3. Adds column headings for each of the columns in the JSON file.
  4. Creates a table body.
  5. Adds rows for all the records in the $data array – but while doing so checks for the “datatype” property. Using this property we are able to leave some of the business logic to the table itself. Uses of this so far have been converting dates to local time from UTC, or building a link to more detail.
  6. Also – if the column definition has a “displaytotal” property, we do whatever is required to calculate a total of that column.
  7. Adds a footer to the table
  8. Adds totals to any columns that required one.
  9. Adds a <script> tag.
  10. Adds jQuery code to apply the DataTables code to the new table in the .ready() event.

The “datatype” property is the most important in our JSON file since it is used to do many things. It controls the formatting, the cell alignment, it can convert date/times to local or back to UTC, and it can even add an  <a> tag or javascript to perform an action.

In the example above, we are only including the company ID in the dataset. However, using the datatype “company_link” replaces that ID with the company name and a link to open up the full details for that company.

We are also passing the “lastCommentDate” to the function which we store in UTC. Our table will automatically replace that date with the date / time in the users time zone – thanks to us adding the data type of “datetime_utc_to_local”.

All of this works really well. The first problem we ran in to is that we could not get date ordering to work well – and I think this little hack we came up with is a nice solution.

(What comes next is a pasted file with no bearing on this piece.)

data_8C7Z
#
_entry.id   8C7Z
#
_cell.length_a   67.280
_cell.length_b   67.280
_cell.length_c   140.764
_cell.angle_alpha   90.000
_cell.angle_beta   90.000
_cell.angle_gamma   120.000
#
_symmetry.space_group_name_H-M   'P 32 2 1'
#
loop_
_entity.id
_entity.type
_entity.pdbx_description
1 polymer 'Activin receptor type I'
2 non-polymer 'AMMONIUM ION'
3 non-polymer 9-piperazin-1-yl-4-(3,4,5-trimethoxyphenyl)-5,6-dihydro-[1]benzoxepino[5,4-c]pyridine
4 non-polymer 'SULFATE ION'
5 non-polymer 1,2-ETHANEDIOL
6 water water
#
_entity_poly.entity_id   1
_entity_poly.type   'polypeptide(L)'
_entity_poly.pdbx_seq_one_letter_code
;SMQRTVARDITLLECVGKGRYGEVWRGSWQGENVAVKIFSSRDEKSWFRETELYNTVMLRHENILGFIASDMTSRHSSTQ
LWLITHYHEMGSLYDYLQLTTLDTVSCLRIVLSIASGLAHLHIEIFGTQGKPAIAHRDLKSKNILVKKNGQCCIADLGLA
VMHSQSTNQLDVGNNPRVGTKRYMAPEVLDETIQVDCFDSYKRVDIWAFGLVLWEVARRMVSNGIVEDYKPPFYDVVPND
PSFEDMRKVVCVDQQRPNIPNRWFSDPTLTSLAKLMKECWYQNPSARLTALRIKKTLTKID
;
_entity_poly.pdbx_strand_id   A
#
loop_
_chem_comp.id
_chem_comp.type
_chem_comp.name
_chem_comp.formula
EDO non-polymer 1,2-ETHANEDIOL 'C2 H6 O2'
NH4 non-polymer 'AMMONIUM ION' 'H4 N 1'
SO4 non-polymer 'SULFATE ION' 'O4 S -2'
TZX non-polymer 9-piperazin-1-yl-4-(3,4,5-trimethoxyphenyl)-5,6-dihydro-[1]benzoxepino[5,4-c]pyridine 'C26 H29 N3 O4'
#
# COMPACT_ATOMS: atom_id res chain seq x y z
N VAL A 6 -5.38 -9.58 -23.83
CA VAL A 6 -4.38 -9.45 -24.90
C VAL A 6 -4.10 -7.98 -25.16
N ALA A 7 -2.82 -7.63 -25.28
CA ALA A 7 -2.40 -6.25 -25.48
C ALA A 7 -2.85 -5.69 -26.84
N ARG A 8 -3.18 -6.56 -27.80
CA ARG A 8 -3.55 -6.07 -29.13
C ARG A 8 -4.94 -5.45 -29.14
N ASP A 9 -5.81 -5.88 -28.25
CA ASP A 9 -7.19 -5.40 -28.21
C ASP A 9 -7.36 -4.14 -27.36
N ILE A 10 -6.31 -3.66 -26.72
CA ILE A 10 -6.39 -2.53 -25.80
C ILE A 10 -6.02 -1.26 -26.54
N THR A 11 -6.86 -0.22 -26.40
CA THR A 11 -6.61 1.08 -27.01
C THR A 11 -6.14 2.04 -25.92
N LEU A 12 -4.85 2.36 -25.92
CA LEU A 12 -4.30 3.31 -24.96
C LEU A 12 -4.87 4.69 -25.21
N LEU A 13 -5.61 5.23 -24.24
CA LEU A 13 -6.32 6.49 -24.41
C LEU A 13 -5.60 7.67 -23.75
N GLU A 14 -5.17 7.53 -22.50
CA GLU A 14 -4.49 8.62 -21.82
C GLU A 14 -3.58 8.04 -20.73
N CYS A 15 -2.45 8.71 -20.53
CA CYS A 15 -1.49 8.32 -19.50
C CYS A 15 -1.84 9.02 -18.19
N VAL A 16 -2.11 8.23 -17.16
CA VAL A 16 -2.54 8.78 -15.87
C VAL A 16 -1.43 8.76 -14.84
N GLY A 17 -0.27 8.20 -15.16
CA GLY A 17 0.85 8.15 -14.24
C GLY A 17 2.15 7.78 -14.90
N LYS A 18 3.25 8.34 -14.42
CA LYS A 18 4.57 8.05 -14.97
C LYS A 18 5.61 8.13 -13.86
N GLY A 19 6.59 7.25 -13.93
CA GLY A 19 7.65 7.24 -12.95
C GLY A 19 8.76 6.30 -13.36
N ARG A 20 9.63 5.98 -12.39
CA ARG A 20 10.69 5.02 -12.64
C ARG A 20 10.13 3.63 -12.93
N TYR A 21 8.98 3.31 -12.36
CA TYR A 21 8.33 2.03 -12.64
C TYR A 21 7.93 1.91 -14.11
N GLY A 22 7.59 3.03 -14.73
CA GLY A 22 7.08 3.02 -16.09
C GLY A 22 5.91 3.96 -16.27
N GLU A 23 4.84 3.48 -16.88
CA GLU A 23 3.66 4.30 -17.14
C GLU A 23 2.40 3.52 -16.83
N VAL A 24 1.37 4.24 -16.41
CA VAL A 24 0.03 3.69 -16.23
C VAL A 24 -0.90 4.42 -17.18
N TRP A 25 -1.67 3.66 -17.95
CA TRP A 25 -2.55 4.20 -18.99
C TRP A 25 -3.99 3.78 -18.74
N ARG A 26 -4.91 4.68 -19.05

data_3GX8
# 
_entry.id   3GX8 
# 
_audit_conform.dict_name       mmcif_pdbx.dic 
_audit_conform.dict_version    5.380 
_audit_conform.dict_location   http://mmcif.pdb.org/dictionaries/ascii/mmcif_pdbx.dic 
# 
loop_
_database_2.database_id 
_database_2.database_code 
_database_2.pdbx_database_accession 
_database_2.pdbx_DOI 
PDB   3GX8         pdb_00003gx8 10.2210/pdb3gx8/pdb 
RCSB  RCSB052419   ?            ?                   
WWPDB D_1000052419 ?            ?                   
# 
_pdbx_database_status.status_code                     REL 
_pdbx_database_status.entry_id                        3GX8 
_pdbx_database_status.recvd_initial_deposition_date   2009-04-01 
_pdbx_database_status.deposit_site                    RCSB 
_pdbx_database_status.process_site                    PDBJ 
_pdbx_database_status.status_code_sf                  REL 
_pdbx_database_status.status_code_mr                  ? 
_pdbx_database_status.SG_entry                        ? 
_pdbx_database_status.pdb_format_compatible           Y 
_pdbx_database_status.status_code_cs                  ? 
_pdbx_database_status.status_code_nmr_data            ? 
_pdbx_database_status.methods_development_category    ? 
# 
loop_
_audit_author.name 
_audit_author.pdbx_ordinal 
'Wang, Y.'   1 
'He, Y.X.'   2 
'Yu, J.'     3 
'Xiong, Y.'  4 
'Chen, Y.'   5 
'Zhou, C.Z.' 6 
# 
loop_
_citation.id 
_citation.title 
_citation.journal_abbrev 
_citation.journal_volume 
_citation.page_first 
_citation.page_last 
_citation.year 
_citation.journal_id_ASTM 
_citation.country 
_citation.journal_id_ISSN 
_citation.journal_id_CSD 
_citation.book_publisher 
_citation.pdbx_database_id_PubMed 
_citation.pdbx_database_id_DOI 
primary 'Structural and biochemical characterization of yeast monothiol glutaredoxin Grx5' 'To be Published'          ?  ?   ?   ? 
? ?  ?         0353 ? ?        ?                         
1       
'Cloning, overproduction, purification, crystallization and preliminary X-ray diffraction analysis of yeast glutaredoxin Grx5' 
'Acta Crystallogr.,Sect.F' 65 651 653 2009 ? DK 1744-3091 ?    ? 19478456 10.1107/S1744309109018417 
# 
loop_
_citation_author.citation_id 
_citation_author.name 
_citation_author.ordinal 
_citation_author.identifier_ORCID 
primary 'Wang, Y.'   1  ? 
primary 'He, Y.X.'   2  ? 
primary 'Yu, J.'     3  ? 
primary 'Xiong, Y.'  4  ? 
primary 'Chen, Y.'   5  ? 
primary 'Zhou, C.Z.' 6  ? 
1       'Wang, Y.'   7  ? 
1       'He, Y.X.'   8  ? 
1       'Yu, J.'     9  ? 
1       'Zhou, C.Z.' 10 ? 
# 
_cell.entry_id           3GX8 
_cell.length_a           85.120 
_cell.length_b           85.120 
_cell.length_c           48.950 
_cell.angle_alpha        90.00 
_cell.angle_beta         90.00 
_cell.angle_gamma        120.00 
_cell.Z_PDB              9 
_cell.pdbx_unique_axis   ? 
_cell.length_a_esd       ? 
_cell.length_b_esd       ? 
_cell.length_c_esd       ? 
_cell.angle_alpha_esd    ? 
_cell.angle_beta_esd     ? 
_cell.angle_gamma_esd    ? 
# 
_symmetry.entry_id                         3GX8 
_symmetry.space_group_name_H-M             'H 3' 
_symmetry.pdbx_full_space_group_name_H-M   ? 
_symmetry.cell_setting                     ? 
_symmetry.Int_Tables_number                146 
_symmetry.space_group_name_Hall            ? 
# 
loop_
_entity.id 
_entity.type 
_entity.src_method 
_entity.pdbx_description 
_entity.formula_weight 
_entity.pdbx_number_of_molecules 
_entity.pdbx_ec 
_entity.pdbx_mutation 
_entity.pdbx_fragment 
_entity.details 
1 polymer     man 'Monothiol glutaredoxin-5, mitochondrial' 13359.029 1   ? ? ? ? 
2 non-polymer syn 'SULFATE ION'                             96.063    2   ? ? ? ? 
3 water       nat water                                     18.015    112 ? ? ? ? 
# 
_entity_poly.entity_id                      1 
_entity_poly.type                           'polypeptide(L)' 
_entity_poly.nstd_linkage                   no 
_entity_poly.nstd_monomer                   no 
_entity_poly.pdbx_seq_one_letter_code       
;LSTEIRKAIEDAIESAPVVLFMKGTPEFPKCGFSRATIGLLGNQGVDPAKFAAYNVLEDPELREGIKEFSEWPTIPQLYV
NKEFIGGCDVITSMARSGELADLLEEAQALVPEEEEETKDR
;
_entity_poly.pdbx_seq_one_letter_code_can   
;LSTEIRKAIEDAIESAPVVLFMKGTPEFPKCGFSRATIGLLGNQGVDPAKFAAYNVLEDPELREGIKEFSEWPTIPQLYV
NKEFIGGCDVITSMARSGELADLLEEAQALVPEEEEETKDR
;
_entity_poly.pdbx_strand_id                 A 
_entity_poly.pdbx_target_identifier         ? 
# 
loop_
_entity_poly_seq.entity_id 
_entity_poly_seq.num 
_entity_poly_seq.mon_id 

As we build the table, we insert the SQL formatted date (since in that format dates are alpha-sortable) in to the date column before the nicely formatted date. We do this for all our “date”-type datatypes.  Of course we wrap it in a DIV and make sure it is hidden. Then when you order by that column, it thankfully takes in to account the hidden text value and ordering works well!

We also wrap the content in our own text tags (!!#) so we can later easily find the text later.

//we have these set up to apply prefix and suffix to hidden tags
$hide_open      = "<div class='remove-before-export'>#!!";
$hide_close     = "!!#</div>";

//replace the value we will add to the cell with a modified version
$object->set_value($hide_open . $object->get_value() . $hide_close . print_nice_date($object->get_value()));

The next problem was that when you export – you would get the hidden text in your file (CSV etc). This was fixed by editing the code on the export buttons as follows.

var current = $('#' + table_id).position();

var table = $('#' + table_id).dataTable({
 "scrollY": get_window_height() - - 5,
 "paging": false

var export_defaults = [
 "fnClick":function(nButton, oConfig, flash) {

 var table_data = this.fnGetTableData(oConfig);
 var new_table_data = table_data.replace(/#!!.+?!!#/g, "");

 this.fnSetText(flash, new_table_data);


 "fnClick":function(nButton, oConfig, flash) {

 var table_data = this.fnGetTableData(oConfig);
 var new_table_data = table_data.replace(/#!!.+?!!#/g, "");

 this.fnSetText(flash, new_table_data);




// we only want the copy and export xls button
$.fn.dataTable.TableTools.defaults.sSwfPath = "/swf/copy_csv_xls_pdf.swf";
$.fn.dataTable.TableTools.defaults.aButtons = export_defaults;
var tt = new $.fn.dataTable.TableTools( table );
$( tt.fnContainer() ).insertAfter('div.dataTables_filter');

The important part here is below, as this removes the SQL format date before it is saved to disk or clipboard.

var new_table_data  = table_data.replace(/#!!.+?!!#/g, "");

I’ll try to separate out this class from all our other code that it depends on, so that we can open-source it – as it makes building complicated data tables really easy – especially if you have legacy code that doesn’t really comply to modern JS table-building requirements.

Let me know what you think.